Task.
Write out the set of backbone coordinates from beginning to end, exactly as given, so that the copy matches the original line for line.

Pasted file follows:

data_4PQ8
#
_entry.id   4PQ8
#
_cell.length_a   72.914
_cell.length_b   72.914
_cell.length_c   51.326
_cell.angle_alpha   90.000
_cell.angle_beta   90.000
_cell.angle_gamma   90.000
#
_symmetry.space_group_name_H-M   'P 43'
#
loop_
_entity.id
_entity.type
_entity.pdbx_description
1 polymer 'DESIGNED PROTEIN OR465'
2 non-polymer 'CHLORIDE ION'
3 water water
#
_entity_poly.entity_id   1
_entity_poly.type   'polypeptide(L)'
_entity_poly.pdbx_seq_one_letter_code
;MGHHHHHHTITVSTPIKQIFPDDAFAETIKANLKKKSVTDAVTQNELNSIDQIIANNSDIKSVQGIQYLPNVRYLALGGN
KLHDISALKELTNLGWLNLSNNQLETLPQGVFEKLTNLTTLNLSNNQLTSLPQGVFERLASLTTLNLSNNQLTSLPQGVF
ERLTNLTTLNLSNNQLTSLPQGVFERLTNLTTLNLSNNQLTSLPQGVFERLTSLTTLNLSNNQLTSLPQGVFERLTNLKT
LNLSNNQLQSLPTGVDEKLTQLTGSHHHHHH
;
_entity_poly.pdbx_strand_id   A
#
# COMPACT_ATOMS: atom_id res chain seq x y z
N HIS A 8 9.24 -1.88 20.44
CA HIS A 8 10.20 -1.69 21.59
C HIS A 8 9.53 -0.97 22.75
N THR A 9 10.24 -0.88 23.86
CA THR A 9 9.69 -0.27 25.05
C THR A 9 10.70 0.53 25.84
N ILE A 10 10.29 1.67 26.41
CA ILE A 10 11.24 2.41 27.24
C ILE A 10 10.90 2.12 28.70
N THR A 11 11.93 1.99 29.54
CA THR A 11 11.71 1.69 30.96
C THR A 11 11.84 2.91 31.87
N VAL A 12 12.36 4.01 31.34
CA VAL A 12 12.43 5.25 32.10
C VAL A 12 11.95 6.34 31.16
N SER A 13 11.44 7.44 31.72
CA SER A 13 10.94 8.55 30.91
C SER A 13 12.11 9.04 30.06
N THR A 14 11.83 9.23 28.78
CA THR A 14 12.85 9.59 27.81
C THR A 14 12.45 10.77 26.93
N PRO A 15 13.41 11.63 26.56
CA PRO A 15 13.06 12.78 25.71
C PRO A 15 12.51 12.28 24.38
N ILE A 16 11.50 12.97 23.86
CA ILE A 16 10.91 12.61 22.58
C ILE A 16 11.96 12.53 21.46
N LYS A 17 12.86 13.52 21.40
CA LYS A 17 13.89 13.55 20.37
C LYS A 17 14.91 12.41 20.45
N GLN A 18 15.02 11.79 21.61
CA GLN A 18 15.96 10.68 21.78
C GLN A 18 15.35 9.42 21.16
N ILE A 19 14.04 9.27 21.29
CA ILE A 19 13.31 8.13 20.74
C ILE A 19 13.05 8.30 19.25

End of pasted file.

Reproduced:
data_4PQ8
#
_entry.id   4PQ8
#
_cell.length_a   72.914
_cell.length_b   72.914
_cell.length_c   51.326
_cell.angle_alpha   90.000
_cell.angle_beta   90.000
_cell.angle_gamma   90.000
#
_symmetry.space_group_name_H-M   'P 43'
#
loop_
_entity.id
_entity.type
_entity.pdbx_description
1 polymer 'DESIGNED PROTEIN OR465'
2 non-polymer 'CHLORIDE ION'
3 water water
#
_entity_poly.entity_id   1
_entity_poly.type   'polypeptide(L)'
_entity_poly.pdbx_seq_one_letter_code
;MGHHHHHHTITVSTPIKQIFPDDAFAETIKANLKKKSVTDAVTQNELNSIDQIIANNSDIKSVQGIQYLPNVRYLALGGN
KLHDISALKELTNLGWLNLSNNQLETLPQGVFEKLTNLTTLNLSNNQLTSLPQGVFERLASLTTLNLSNNQLTSLPQGVF
ERLTNLTTLNLSNNQLTSLPQGVFERLTNLTTLNLSNNQLTSLPQGVFERLTSLTTLNLSNNQLTSLPQGVFERLTNLKT
LNLSNNQLQSLPTGVDEKLTQLTGSHHHHHH
;
_entity_poly.pdbx_strand_id   A
#
# COMPACT_ATOMS: atom_id res chain seq x y z
N HIS A 8 9.24 -1.88 20.44
CA HIS A 8 10.20 -1.69 21.59
C HIS A 8 9.53 -0.97 22.75
N THR A 9 10.24 -0.88 23.86
CA THR A 9 9.69 -0.27 25.05
C THR A 9 10.70 0.53 25.84
N ILE A 10 10.29 1.67 26.41
CA ILE A 10 11.24 2.41 27.24
C ILE A 10 10.90 2.12 28.70
N THR A 11 11.93 1.99 29.54
CA THR A 11 11.71 1.69 30.96
C THR A 11 11.84 2.91 31.87
N VAL A 12 12.36 4.01 31.34
CA VAL A 12 12.43 5.25 32.10
C VAL A 12 11.95 6.34 31.16
N SER A 13 11.44 7.44 31.72
CA SER A 13 10.94 8.55 30.91
C SER A 13 12.11 9.04 30.06
N THR A 14 11.83 9.23 28.78
CA THR A 14 12.85 9.59 27.81
C THR A 14 12.45 10.77 26.93
N PRO A 15 13.41 11.63 26.56
CA PRO A 15 13.06 12.78 25.71
C PRO A 15 12.51 12.28 24.38
N ILE A 16 11.50 12.97 23.86
CA ILE A 16 10.91 12.61 22.58
C ILE A 16 11.96 12.53 21.46
N LYS A 17 12.86 13.52 21.40
CA LYS A 17 13.89 13.55 20.37
C LYS A 17 14.91 12.41 20.45
N GLN A 18 15.02 11.79 21.61
CA GLN A 18 15.96 10.68 21.78
C GLN A 18 15.35 9.42 21.16
N ILE A 19 14.04 9.27 21.29
CA ILE A 19 13.31 8.13 20.74
C ILE A 19 13.05 8.30 19.25